Have you ever dug around for a specific piece of aviation information but couldn’t find the reference?
For example, where does it say you can use the VHF frequency 123.45 as an Air to Air frequency? Or where can you find more help on wake turbulence or icing?
This information is buried in something called an Advisory Circular and not the Federal Aviation Regulations (FAR) or the Aeronautical Information Manual (AIM).
Advisory Circulars are produced by the FAA, and they provide guidance on regulations, best practices, and other aviation procedures and practices.
Every pilot should read Advisory Circulars (ACs) to help them understand regulations and become experts on very important pilot topics.
Here is the official purpose of the AC system:
In other words, Advisory Circulars serve a wide variety of purposes. The two most useful types for pilots are the best practices ACs and the ones which explain regulations.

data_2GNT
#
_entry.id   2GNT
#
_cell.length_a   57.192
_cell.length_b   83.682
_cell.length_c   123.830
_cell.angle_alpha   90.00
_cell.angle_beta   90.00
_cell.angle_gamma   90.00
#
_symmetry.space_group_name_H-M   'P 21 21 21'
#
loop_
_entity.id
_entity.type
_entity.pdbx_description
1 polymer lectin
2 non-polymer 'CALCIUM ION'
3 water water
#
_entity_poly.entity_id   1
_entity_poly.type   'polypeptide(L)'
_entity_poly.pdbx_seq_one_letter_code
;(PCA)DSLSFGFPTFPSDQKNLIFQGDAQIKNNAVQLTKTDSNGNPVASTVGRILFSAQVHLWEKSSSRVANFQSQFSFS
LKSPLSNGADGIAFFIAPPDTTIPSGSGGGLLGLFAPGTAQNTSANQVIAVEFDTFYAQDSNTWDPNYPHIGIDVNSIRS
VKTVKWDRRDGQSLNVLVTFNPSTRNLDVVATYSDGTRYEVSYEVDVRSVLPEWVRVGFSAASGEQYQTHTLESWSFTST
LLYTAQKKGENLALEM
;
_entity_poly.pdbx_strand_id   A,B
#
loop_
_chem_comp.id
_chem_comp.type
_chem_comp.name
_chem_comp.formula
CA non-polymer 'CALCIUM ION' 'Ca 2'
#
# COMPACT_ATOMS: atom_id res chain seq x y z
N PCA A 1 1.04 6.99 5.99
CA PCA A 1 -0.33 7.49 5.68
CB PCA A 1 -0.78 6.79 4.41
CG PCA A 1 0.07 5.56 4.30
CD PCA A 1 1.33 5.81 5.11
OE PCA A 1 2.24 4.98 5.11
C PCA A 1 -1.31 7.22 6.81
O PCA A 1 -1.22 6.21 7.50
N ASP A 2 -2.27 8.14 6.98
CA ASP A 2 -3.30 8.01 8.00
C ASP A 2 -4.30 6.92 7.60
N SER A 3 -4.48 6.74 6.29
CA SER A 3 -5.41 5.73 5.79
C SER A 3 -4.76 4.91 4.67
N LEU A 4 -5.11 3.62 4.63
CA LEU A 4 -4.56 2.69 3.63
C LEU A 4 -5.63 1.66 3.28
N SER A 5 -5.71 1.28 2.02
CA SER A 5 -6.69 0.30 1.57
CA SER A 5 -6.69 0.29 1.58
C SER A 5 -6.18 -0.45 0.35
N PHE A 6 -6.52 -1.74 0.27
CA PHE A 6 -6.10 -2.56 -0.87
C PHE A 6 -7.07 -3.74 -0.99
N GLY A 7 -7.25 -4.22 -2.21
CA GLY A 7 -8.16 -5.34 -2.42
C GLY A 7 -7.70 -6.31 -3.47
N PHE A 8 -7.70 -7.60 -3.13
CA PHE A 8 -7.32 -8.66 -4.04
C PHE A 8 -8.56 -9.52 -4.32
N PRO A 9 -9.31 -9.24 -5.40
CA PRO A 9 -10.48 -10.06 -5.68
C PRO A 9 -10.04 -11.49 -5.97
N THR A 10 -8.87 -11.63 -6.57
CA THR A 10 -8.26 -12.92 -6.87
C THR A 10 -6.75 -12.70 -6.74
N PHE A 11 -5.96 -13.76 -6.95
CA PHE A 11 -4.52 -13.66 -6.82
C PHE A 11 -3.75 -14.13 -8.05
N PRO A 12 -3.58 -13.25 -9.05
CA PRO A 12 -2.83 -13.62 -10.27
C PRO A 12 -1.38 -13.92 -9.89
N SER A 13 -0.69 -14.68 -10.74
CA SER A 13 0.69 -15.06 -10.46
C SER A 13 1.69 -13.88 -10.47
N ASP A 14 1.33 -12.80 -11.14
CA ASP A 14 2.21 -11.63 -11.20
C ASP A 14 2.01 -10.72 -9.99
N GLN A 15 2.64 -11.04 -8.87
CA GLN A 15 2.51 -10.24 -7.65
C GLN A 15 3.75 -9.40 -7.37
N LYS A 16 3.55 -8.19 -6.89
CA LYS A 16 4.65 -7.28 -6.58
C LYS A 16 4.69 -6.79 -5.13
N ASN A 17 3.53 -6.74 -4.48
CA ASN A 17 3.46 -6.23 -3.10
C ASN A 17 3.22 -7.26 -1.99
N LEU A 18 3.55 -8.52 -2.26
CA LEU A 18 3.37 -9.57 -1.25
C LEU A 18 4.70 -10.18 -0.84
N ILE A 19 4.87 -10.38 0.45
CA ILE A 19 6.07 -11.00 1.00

For example, here is an informational AC on wake turbulence: AC 90-23G Wake Turbulence.
They’ve updated it with some high-quality images like this one:
Here is an example of an AC designed to explain a regulation, specifically on the electronic flight bag (i.e., Using an iPad to fly).
Notice it says the AC sets for “an acceptable means, but not the only means….” This leads me to my next point:
Are Advisory Circulars regulatory?
Advisory Circulars are NOT regulatory or binding.
There is a common misperception that they are regulatory. Not true!
It’s easy to think they are regulatory because the FAA uses some of them to thoroughly explain confusing regulations and provide guidance on complying with airworthiness directives.
So, because it’s not binding, you could choose to ignore the regulatory advice in ACs, but it’s not a good idea. They provide left and right limits like rubber bumpers on a bowling lane. If you follow the AC, you won’t get in trouble.
Most of the Advisory Circulars on regulations are quite boring. The informational ACs, though, are fantastic and will help you become a better pilot.
Here are some of my favorite informational ACs you should check out:
Check out the FAA’s AC website for a complete list of Advisory Circulars.
You really have to do some digging to find the one you want. It might be easier to google it.
The best part is it’s all free information.
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